FIG. 7 is a top view, showing an array of blades in different positions.
FIG. 8 is a global view, showing how the proposed golf mat may be used to determine the path of the club face through the critical zone.
REFERENCE NUMERALS IN THE DRAWINGS
TABLE-US-00001 10 blade 12 tip 14 base 16 outer pillar 18 center pillar 20 rigid section 22 flexible section 24 membrane 26 series 28 top portion 30 rearward face 32 forward face 34 top portion 36 normal blade 38 toggled blades 40 demarcation line 42 mat 44 feet position 46 toggled blades 48 normal blades 50 demarcation line
DETAILED DESCRIPTION OF THE INVENTION
A grass-mimicking, toggling blade is illustrated in FIGS. 1 and 2. FIG. 1 shows the rearward-facing face of blade 10, and FIG. 2 shows the forward-facing face of blade 10. Blade 10 includes two outer pillars 16 and center pillar 18 extending from base 14 and joining at tip 12. Membrane 24 spans between and connects outer pillars 16 and center pillar 18. Center pillar 18 has two portions--flexible section 22 proximate to tip 12 and rigid section 20 proximate to base 22. Center pillar 18 and outer pillars 16 provide structural support to blade 10, keeping blade 10 erect even when a relatively small force is exerted downward on tip 12. They also interact with each other in such a way that blade 10 is capable of transitioning back and forth between a normal and toggled over position as will be described in greater detail subsequently.
Blade 10 is preferably constructed of a flexible and durable material. Blade 10 may be constructed using various processes and components which would be commonly known to one skilled in the art. For example, blade 10 may be injection molded using different mixtures of thermoplastic elastomers (such as a thermoplastic polyurethane elastomer) and/or melt-processible rubber. Other materials and manufacturing techniques may also be used. It is generally preferred for center pillar 18 to be stiffer than membrane 24 and outer pillars 16. This can be accomplished by injecting the center pillar portion of the mold cavity with a slightly firmer mixture of whichever polymer is injected into the outer pillar injection points. The firmer formulation and softer formulation will run together at the tip portion of the mold cavity.
FIG. 3 shows the grass-mimicking blade from the side. The reader will note that rigid portion 20 of center pillar 18 extends vertically above base 14. Outer pillar 16 leans forward slightly (to the right in the drawing) when in the normal orientation as shown. Outer pillar 16 and rigid portion 20 center pillar 18 exert a compressive force on flexible portion 22. When the blade is struck by a club face (moving from right to left in the figure), the force of the club striking the tip of the blade causes flexible portion 22 to buckle. When struck in this manner, the blade is toggled over. The toggled over position appears as a mirror image of the normal position from the side. In the toggled over position (shown with "ghost" lines), center pillar 18 continues to extend vertically from base 14 and outer pillar 16 leans the opposite direction. Flexible portion 22 is again subjected to compressive forces by outer pillar 16 and rigid portion 20 of center pillar 18.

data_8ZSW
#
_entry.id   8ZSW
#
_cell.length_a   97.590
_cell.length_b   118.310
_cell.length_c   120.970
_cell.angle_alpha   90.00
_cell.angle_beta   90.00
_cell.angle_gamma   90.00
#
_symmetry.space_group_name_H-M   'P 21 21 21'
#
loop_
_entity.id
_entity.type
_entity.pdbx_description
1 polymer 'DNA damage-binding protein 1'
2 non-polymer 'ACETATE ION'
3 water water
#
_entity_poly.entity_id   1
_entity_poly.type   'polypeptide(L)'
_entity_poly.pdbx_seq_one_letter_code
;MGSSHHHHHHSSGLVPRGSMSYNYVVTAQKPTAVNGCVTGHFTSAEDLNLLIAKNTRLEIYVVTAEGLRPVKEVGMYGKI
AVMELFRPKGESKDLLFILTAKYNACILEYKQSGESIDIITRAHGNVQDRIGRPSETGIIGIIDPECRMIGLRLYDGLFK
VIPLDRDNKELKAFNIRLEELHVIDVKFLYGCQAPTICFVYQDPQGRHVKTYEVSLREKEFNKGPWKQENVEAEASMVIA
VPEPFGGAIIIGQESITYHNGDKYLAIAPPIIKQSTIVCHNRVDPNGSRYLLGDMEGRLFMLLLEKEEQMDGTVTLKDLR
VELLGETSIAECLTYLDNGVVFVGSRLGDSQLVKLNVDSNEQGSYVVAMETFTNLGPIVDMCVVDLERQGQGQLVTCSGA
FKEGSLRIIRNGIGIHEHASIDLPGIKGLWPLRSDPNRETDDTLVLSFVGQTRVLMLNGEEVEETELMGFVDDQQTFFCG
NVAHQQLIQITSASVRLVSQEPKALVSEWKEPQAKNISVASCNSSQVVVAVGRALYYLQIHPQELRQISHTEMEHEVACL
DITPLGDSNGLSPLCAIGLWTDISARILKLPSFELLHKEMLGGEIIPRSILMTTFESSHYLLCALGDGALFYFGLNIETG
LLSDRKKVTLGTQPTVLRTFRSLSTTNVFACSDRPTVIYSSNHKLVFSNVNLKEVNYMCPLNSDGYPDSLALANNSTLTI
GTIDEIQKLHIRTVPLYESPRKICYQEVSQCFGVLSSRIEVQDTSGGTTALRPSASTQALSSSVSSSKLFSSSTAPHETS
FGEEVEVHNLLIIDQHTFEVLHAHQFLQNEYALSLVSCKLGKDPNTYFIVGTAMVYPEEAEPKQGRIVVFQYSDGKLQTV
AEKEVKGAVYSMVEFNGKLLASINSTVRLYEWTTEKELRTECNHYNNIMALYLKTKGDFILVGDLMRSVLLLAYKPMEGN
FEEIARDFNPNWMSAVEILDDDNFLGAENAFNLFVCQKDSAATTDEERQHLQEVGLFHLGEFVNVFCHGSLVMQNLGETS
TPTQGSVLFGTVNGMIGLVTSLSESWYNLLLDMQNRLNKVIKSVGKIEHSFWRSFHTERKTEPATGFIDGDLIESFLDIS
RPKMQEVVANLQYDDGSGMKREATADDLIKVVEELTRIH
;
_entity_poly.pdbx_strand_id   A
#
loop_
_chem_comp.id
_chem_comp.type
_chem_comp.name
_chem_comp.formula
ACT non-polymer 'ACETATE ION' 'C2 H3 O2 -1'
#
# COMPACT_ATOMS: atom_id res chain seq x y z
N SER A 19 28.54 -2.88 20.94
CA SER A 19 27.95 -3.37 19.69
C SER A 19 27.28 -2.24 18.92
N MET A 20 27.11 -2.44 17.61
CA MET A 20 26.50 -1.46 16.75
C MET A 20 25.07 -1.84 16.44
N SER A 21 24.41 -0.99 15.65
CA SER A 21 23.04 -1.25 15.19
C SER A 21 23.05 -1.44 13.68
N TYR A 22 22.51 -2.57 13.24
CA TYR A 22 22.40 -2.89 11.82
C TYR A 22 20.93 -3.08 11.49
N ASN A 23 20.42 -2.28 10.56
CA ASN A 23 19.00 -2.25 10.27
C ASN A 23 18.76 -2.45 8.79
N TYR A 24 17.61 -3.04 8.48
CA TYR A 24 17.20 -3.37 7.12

As illustrated in FIG.4, the grass-mimicking blades may be manufactured in strips similar to series 26. Bases 14 may be formed together during the molding process (the base portions of the cavities may be fluidly connected) or the bases may be thermally fused together after the fabrication of the individual blades. These strips may then be thermally fused together at the base to form an array of blades as illustrated in FIGS. 5-7.
FIG. 5 shows an array of blades in the toggled over position as would be seen from the perspective of a golfer looking downward at the training mat. The arrow indicates the direction of the target relative to the training mat. When in the toggled over position, top portion 28 of rearward face 30 is seen by the golfer.